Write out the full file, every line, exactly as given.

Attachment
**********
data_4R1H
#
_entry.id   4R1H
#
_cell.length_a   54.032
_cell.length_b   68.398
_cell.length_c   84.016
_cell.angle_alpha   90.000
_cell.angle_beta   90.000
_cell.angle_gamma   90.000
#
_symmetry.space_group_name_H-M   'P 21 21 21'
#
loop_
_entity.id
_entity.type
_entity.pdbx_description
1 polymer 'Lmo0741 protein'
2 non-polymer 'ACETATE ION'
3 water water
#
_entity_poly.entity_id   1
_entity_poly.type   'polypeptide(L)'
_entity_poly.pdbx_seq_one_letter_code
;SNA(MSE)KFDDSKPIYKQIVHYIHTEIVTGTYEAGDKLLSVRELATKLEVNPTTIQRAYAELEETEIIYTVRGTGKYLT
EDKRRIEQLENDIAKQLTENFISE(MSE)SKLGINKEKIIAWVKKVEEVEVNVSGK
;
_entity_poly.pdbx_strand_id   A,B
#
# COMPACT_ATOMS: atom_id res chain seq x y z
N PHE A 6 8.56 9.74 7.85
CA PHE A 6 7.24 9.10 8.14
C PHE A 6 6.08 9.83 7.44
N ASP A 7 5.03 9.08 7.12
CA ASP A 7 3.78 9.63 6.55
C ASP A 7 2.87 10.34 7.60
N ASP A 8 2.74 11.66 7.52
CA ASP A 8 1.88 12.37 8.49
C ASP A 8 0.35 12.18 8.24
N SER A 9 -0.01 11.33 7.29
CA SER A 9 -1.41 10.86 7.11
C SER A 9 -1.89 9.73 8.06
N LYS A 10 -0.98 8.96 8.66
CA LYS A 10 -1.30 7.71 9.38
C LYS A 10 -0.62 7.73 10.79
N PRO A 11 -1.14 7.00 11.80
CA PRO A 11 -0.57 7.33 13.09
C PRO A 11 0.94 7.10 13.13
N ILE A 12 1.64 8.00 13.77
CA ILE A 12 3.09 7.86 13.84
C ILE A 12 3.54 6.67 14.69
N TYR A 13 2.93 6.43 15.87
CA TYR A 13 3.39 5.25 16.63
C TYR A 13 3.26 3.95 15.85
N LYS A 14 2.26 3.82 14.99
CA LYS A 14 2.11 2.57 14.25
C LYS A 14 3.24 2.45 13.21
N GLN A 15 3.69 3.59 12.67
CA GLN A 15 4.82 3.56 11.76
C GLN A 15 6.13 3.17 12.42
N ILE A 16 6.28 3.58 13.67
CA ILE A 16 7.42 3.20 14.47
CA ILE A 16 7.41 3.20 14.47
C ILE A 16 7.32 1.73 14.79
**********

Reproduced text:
data_4R1H
#
_entry.id   4R1H
#
_cell.length_a   54.032
_cell.length_b   68.398
_cell.length_c   84.016
_cell.angle_alpha   90.000
_cell.angle_beta   90.000
_cell.angle_gamma   90.000
#
_symmetry.space_group_name_H-M   'P 21 21 21'
#
loop_
_entity.id
_entity.type
_entity.pdbx_description
1 polymer 'Lmo0741 protein'
2 non-polymer 'ACETATE ION'
3 water water
#
_entity_poly.entity_id   1
_entity_poly.type   'polypeptide(L)'
_entity_poly.pdbx_seq_one_letter_code
;SNA(MSE)KFDDSKPIYKQIVHYIHTEIVTGTYEAGDKLLSVRELATKLEVNPTTIQRAYAELEETEIIYTVRGTGKYLT
EDKRRIEQLENDIAKQLTENFISE(MSE)SKLGINKEKIIAWVKKVEEVEVNVSGK
;
_entity_poly.pdbx_strand_id   A,B
#
# COMPACT_ATOMS: atom_id res chain seq x y z
N PHE A 6 8.56 9.74 7.85
CA PHE A 6 7.24 9.10 8.14
C PHE A 6 6.08 9.83 7.44
N ASP A 7 5.03 9.08 7.12
CA ASP A 7 3.78 9.63 6.55
C ASP A 7 2.87 10.34 7.60
N ASP A 8 2.74 11.66 7.52
CA ASP A 8 1.88 12.37 8.49
C ASP A 8 0.35 12.18 8.24
N SER A 9 -0.01 11.33 7.29
CA SER A 9 -1.41 10.86 7.11
C SER A 9 -1.89 9.73 8.06
N LYS A 10 -0.98 8.96 8.66
CA LYS A 10 -1.30 7.71 9.38
C LYS A 10 -0.62 7.73 10.79
N PRO A 11 -1.14 7.00 11.80
CA PRO A 11 -0.57 7.33 13.09
C PRO A 11 0.94 7.10 13.13
N ILE A 12 1.64 8.00 13.77
CA ILE A 12 3.09 7.86 13.84
C ILE A 12 3.54 6.67 14.69
N TYR A 13 2.93 6.43 15.87
CA TYR A 13 3.39 5.25 16.63
C TYR A 13 3.26 3.95 15.85
N LYS A 14 2.26 3.82 14.99
CA LYS A 14 2.11 2.57 14.25
C LYS A 14 3.24 2.45 13.21
N GLN A 15 3.69 3.59 12.67
CA GLN A 15 4.82 3.56 11.76
C GLN A 15 6.13 3.17 12.42
N ILE A 16 6.28 3.58 13.67
CA ILE A 16 7.42 3.20 14.47
CA ILE A 16 7.41 3.20 14.47
C ILE A 16 7.32 1.73 14.79